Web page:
In early 2006, the district court in the Indiana Litigation ruled that, in any new trial following remand, St. Jude would be allowed to introduce evidence of Boston Scientific's misconduct in offering perjured testimony in the first trial. As a result, on July 29, 2006, Boston Scientific, without consulting or seeking the mutual agreement of Mirowski, entered into a settlement with St. Jude of six cases then pending between Boston Scientific and St. Jude. In entering this "Secret Settlement," Boston Scientific gave up over $600 million worth of potential claims that Boston Scientific and Mirowski were jointly pursuing against St. Jude in Indiana and Delaware. In exchange for Boston Scientific giving up these claims, St. Jude agreed not to pursue any claims against Boston Scientific based on the false testimony of its witness in the first trial.

In May 2011, Boston Scientific filed the instant action, seeking a declaration as to the scope of the products on which it must pay royalties to Mirowski. Mirowski asserts the following counterclaims against Boston Scientific:

1. breach of contract for accrued royalties;

2. breach of contract for improper settlement;

3. breach of implied covenant of good faith and fair dealing for improper settlement;

4. breach of fiduciary duty for improper settlement;

5. unjust enrichment;

6. constructive fraud;

7. negligence; and

8. breach of contract for attorneys' fees and costs relating to a suit in Delaware.

Boston Scientific moved for judgment on the pleadings as to Mirowski's Third, Fourth, Fifth, and Seventh Counterclaims. In response, Mirowski filed a motion to amend itscounterclaims, which motion the Court granted by separate order. As the issues raised in Boston Scientific's motion can be read to address alleged deficiencies in the amended Answer and Counterclaims, the Court now addresses Boston Scientific's motion for judgment on the pleadings as if it were directed toward the amended Answer and Counterclaims.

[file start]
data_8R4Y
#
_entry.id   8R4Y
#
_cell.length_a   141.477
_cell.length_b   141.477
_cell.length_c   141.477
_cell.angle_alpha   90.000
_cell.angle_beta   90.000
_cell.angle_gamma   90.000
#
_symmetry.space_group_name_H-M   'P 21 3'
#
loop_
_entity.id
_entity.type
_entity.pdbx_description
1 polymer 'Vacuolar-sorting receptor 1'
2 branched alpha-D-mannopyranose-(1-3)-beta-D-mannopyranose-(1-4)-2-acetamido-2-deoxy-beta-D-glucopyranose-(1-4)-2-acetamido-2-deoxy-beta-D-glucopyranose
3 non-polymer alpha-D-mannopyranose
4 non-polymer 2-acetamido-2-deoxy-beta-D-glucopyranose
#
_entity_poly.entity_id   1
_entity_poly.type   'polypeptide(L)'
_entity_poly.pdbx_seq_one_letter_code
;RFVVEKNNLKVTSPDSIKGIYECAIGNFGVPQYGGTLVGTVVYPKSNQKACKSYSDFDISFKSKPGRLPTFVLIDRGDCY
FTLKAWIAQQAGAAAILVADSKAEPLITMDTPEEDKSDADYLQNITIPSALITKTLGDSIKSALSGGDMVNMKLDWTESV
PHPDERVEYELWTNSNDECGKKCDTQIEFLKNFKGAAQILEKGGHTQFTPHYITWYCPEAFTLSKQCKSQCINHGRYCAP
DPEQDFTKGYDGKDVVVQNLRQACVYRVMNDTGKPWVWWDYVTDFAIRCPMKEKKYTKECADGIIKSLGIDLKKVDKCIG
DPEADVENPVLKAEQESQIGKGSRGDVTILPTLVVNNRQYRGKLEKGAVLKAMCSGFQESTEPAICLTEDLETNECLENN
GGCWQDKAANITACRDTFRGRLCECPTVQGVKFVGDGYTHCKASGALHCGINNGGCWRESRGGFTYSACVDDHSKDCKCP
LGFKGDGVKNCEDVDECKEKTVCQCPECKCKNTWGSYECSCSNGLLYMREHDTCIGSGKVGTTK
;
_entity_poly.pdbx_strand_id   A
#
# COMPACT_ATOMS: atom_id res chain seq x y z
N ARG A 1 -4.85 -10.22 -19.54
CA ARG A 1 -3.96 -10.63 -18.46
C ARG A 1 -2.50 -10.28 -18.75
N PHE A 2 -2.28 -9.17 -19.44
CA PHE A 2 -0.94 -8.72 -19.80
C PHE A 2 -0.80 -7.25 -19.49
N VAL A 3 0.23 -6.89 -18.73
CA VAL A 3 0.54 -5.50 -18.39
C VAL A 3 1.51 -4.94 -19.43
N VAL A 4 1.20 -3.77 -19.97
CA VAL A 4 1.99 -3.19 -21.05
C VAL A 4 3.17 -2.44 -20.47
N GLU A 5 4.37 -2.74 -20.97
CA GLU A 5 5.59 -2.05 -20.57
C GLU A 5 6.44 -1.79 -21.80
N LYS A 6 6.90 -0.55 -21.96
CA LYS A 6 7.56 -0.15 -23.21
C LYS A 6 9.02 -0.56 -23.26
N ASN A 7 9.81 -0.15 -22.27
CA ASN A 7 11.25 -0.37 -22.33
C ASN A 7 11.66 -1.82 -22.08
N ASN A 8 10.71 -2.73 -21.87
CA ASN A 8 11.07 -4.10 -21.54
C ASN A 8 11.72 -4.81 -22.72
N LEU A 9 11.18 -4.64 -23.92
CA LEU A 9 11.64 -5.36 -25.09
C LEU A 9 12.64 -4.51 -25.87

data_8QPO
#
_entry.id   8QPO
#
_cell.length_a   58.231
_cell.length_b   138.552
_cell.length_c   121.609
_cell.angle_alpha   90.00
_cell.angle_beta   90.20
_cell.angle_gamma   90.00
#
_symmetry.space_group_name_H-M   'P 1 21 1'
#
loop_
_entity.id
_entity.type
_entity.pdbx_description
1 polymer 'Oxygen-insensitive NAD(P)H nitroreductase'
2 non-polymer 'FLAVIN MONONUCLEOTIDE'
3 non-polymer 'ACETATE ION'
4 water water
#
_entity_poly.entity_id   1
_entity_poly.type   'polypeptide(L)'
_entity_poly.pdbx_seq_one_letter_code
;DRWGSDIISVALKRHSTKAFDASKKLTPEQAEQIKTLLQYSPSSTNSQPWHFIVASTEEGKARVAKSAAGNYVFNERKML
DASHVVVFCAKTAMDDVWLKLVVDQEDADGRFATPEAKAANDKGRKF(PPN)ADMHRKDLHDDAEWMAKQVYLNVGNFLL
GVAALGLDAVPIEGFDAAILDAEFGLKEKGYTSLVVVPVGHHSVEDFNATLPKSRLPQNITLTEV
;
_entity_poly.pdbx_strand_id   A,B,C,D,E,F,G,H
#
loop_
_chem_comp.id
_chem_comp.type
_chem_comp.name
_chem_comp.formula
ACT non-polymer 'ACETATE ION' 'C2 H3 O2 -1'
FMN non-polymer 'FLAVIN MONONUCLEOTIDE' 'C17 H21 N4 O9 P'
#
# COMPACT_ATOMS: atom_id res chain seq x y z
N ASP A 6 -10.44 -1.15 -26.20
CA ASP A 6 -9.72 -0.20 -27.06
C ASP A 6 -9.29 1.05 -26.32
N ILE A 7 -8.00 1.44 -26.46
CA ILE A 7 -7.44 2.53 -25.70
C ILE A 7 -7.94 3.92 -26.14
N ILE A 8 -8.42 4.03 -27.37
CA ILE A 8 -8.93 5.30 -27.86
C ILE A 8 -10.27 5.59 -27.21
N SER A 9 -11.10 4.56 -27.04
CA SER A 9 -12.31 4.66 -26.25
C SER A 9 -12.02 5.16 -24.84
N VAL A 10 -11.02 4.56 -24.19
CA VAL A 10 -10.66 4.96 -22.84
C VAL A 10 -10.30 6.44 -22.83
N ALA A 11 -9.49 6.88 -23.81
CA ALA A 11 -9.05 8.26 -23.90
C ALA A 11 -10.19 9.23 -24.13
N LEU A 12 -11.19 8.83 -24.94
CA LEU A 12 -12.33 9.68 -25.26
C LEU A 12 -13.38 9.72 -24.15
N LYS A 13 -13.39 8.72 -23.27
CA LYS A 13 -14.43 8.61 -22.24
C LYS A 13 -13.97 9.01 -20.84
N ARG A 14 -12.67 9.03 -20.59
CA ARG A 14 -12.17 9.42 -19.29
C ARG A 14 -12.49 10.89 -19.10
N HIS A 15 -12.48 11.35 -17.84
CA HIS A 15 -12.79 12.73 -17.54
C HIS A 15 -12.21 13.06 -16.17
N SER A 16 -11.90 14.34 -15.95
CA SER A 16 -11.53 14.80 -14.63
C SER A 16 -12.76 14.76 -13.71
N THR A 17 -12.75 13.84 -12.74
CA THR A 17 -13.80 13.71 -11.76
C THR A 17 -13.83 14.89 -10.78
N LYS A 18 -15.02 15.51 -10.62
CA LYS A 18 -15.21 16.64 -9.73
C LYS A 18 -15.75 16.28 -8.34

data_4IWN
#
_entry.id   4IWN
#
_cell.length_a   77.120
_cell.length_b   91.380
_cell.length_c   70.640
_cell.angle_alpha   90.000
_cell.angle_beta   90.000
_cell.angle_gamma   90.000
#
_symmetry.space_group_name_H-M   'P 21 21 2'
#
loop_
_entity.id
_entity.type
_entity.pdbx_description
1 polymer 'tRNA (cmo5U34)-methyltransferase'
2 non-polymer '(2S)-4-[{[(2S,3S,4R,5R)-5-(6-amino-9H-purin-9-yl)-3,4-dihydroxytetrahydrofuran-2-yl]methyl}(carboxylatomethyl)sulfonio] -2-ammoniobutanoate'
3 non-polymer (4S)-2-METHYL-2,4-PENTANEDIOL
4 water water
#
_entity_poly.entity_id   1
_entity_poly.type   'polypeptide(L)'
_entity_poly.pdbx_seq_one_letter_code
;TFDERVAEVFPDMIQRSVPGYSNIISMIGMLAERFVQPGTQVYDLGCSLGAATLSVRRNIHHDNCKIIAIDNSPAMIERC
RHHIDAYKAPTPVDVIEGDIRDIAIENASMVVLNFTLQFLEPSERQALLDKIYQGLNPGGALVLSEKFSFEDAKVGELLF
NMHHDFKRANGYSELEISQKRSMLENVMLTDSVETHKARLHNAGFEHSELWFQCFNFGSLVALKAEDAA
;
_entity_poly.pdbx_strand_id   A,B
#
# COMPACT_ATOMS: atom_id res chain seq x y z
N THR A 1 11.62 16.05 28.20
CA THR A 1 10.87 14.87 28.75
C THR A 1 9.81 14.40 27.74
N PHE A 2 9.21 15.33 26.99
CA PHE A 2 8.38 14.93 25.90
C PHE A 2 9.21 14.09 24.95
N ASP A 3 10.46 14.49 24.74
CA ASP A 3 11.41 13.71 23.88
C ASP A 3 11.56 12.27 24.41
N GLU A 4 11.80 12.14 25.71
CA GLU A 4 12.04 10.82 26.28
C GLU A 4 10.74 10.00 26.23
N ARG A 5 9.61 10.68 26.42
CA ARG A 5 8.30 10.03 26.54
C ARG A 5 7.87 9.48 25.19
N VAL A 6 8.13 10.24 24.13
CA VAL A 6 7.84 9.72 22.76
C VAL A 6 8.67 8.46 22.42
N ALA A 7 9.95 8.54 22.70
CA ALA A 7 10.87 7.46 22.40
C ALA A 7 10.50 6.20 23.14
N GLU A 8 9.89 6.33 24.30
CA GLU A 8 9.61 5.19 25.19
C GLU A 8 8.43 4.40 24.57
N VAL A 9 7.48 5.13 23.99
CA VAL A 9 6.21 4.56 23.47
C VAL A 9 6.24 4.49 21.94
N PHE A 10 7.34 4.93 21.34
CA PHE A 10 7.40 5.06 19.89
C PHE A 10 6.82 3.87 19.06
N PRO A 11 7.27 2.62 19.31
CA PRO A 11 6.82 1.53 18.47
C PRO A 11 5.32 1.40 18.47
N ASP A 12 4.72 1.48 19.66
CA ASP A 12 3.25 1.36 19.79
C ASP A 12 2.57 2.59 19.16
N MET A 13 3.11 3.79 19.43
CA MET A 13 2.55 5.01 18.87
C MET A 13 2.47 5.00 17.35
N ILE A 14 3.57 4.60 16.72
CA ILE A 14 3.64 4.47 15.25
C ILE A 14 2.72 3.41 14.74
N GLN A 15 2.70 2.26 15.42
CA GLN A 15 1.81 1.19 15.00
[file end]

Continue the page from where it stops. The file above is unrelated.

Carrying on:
A. Breach of Fiduciary Duty and Breach of Implied Covenant of Good Faith(Amended Fourth and Fifth Counterclaims)

Boston Scientific asserts that Mirowski's Counterclaims Four and Five fail because they are barred by Indiana's two-year statute of limitations for actions for injury to personal property. Ind. Code 34-11-2-4. Mirowski contends that these counterclaims are subject rather to Indiana's ten-year statute of limitations for an action on a contract in writing. Ind. Code 34-11-2-11. As a preliminary matter, Boston Scientific is correct that if the substance of Mirowski's claims sound in tort,1 its recent amendments will not convert them into contract claims, saving them from the two-year statute of limitations. In other words, the relevant analysis is the same as to both Mirowski's counterclaims as originally pled and as amended. This analysis turns on (1) when Mirowski's claims accrued, and (2) which statute of limitations applies.

1. Claim Accrual

Mirowski argues that, even if its claims are subject to the shorter statute of limitations, its claims are timely for two reasons. First, Mirowski argues by way of analogy to Indiana partnership law that any statute of limitations did not begin to run until the joint venture between it and Boston Scientific was dissolved. Second, Mirowski asserts that it did not sufferascertainable damage until Boston Scientific refused to satisfy its royalty obligations to Mirowski in September 2010 and August 2011. The Court addresses these arguments in reverse order.

When a cause of action accrues is a question of law. Cooper Indus., LLC v. City of South Bend, 899 N.E.2d 1274, 1280 (Ind. 2009). A cause of action accrues when the plaintiff knew, or in the exercise of ordinary intelligence should have known, of an injury. Id. "[I]t is not necessary that the full extent of the damage be known or even ascertainable, but only that some ascertainable damage has occurred." Id.

Mirowski and Boston Scientific agree that the relevant legal wrong with regard to Mirowski's claims for breach of fiduciary duty and duty of good faith and fair dealing is the "Secret Settlement" of July 29, 2006, between Boston Scientific and St. Jude, but they disagree over when ascertainable damage occurred as a result of that settlement. According to Mirowski, no damage occurred until Boston Scientific purported to make its "final" royalty payment under the licenses in an amount Mirowski contends is much less than it is due. Boston Scientific, by contrast, argues that the royalty payments allegedly due under the license agreements "have no relationship at all" to the accrual of Counterclaims Four and Five. The Court agrees with Boston Scientific.

While the failure to pay royalties allegedly due certainly constitutes damage, it is not damage that flowed from...